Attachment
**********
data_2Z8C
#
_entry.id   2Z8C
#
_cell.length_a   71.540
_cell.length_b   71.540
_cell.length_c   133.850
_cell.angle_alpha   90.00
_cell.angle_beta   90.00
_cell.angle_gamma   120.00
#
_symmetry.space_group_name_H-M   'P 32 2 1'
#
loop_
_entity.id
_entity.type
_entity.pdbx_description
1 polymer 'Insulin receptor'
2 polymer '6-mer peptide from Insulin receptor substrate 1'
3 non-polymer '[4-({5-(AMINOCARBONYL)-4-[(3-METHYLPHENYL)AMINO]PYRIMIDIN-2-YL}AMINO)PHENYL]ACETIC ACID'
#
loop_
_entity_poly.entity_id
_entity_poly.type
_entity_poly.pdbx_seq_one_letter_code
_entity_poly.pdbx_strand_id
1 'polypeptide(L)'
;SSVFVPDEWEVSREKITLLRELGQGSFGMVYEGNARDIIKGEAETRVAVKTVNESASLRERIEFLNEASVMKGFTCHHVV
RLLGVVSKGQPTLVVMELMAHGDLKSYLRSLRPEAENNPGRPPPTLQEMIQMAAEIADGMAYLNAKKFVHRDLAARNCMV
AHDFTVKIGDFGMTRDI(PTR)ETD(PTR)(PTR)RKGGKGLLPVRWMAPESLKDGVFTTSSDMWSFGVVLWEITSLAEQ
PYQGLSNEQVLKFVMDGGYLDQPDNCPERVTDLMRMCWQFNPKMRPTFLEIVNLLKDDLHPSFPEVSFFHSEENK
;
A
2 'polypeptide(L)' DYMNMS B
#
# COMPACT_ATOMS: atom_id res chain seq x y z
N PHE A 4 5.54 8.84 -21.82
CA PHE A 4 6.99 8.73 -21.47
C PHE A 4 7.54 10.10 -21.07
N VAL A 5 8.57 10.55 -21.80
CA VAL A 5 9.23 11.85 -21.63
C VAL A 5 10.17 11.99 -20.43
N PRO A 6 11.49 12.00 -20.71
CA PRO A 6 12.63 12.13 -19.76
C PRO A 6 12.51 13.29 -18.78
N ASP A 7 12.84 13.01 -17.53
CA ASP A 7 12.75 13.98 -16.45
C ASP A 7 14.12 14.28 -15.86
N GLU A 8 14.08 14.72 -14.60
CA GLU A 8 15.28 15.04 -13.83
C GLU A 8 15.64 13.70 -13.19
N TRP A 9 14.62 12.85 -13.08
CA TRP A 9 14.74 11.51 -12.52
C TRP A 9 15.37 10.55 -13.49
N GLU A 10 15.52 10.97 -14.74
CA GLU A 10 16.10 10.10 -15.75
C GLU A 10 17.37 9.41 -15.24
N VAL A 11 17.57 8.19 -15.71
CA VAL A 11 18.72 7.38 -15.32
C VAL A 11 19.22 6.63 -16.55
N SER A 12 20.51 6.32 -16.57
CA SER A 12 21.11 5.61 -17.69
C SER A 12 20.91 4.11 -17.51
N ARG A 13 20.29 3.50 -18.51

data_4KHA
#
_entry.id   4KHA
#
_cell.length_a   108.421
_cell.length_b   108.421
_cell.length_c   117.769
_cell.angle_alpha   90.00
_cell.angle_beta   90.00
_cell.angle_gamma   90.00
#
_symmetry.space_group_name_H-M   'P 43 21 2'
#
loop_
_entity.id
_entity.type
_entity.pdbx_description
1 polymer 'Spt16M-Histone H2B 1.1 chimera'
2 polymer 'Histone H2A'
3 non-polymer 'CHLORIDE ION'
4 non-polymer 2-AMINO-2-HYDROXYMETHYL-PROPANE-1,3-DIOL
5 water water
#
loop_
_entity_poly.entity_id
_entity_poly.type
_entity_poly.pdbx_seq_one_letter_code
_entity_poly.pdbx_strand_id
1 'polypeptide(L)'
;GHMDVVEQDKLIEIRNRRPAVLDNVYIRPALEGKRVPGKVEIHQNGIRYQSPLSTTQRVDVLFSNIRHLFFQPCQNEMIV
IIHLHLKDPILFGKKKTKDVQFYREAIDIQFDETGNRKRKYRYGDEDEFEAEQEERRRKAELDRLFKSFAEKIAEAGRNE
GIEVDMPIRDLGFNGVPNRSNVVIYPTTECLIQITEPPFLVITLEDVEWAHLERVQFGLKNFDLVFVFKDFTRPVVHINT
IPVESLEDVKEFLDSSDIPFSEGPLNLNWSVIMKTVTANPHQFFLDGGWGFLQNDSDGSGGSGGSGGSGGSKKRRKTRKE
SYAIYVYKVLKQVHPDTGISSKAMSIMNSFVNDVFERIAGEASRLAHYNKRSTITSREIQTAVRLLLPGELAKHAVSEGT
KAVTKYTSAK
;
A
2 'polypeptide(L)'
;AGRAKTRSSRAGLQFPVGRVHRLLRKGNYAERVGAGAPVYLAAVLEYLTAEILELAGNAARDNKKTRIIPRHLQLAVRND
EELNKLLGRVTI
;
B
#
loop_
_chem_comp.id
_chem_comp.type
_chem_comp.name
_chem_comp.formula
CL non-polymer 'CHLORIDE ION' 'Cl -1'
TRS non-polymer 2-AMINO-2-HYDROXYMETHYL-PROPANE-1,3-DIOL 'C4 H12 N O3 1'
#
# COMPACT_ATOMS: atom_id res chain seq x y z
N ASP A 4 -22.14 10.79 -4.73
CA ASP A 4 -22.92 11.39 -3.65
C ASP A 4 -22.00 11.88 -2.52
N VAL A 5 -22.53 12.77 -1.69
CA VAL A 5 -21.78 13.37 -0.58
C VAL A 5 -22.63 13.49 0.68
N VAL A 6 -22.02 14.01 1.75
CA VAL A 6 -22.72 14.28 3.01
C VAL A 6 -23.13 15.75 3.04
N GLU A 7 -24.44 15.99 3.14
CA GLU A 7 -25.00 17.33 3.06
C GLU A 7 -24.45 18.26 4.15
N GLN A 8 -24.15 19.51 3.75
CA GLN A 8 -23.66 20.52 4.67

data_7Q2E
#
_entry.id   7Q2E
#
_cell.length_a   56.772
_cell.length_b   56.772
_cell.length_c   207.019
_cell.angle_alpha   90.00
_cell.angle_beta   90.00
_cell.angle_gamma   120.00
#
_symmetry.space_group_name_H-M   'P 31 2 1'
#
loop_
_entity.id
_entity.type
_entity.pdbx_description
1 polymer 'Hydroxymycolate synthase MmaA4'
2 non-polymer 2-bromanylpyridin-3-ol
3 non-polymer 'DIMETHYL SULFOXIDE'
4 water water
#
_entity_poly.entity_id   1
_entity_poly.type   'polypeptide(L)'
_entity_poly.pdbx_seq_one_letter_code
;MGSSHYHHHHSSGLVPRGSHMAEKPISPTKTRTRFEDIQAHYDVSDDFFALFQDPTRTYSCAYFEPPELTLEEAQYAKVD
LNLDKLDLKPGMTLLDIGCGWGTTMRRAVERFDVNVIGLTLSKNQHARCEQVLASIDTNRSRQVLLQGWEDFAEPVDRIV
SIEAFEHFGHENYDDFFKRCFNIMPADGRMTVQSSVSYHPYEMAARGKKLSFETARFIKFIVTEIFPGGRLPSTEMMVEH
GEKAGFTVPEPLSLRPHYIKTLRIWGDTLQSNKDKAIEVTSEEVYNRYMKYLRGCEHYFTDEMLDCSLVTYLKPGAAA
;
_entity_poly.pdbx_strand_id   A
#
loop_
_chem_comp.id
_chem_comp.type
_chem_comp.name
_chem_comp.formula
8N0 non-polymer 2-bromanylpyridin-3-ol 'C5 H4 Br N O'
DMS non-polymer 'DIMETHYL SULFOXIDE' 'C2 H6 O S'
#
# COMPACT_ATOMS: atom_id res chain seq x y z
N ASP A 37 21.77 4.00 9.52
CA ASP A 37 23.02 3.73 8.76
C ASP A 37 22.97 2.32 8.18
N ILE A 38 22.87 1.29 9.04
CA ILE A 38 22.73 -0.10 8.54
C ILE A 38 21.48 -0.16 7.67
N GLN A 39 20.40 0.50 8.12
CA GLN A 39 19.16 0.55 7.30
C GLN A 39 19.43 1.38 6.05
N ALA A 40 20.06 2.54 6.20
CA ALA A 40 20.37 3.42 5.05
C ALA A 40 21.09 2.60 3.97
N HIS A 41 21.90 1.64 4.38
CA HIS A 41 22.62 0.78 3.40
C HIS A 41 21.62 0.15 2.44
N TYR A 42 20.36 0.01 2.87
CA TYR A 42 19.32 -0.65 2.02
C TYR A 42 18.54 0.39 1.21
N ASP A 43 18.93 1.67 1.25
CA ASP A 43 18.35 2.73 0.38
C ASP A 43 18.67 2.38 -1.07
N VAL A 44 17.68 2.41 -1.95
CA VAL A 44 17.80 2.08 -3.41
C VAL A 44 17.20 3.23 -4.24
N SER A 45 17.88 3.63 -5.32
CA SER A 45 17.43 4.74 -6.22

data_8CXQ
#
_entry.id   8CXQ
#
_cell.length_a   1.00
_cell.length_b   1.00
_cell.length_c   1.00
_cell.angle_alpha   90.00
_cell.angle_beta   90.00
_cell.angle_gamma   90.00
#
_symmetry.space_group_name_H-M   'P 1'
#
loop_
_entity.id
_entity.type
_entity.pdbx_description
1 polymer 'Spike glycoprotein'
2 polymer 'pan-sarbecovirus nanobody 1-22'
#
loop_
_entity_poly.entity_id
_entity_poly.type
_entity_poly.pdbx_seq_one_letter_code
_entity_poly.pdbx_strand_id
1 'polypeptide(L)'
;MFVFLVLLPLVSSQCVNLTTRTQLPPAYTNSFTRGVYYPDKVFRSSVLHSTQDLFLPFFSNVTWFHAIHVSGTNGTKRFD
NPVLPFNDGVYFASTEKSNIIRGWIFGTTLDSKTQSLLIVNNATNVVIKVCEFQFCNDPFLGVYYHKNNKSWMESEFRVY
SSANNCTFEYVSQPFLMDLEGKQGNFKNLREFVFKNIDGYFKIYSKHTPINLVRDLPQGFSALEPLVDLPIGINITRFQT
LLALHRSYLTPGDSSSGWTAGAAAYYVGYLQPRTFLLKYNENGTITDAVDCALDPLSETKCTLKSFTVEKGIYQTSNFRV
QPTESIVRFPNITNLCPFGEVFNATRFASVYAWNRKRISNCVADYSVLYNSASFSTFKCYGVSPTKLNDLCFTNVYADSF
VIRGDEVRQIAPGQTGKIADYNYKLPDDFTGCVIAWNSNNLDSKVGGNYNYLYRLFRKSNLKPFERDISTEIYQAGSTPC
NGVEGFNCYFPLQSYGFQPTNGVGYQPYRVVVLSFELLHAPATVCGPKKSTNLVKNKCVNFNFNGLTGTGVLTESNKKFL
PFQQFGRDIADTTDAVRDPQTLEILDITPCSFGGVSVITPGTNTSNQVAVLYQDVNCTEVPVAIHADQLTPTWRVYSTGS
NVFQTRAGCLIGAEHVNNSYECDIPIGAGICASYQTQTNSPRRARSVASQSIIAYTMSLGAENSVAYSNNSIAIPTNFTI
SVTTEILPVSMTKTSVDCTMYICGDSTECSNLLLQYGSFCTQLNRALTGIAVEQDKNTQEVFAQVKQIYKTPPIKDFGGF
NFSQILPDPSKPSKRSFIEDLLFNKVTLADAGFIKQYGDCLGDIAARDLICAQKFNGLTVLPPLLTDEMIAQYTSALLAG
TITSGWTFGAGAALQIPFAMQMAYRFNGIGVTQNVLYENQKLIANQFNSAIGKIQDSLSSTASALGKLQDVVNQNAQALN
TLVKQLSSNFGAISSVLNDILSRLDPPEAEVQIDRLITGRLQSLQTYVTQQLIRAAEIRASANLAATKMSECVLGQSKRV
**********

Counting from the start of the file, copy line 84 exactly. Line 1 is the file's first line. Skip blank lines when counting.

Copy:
3 non-polymer 'CHLORIDE ION'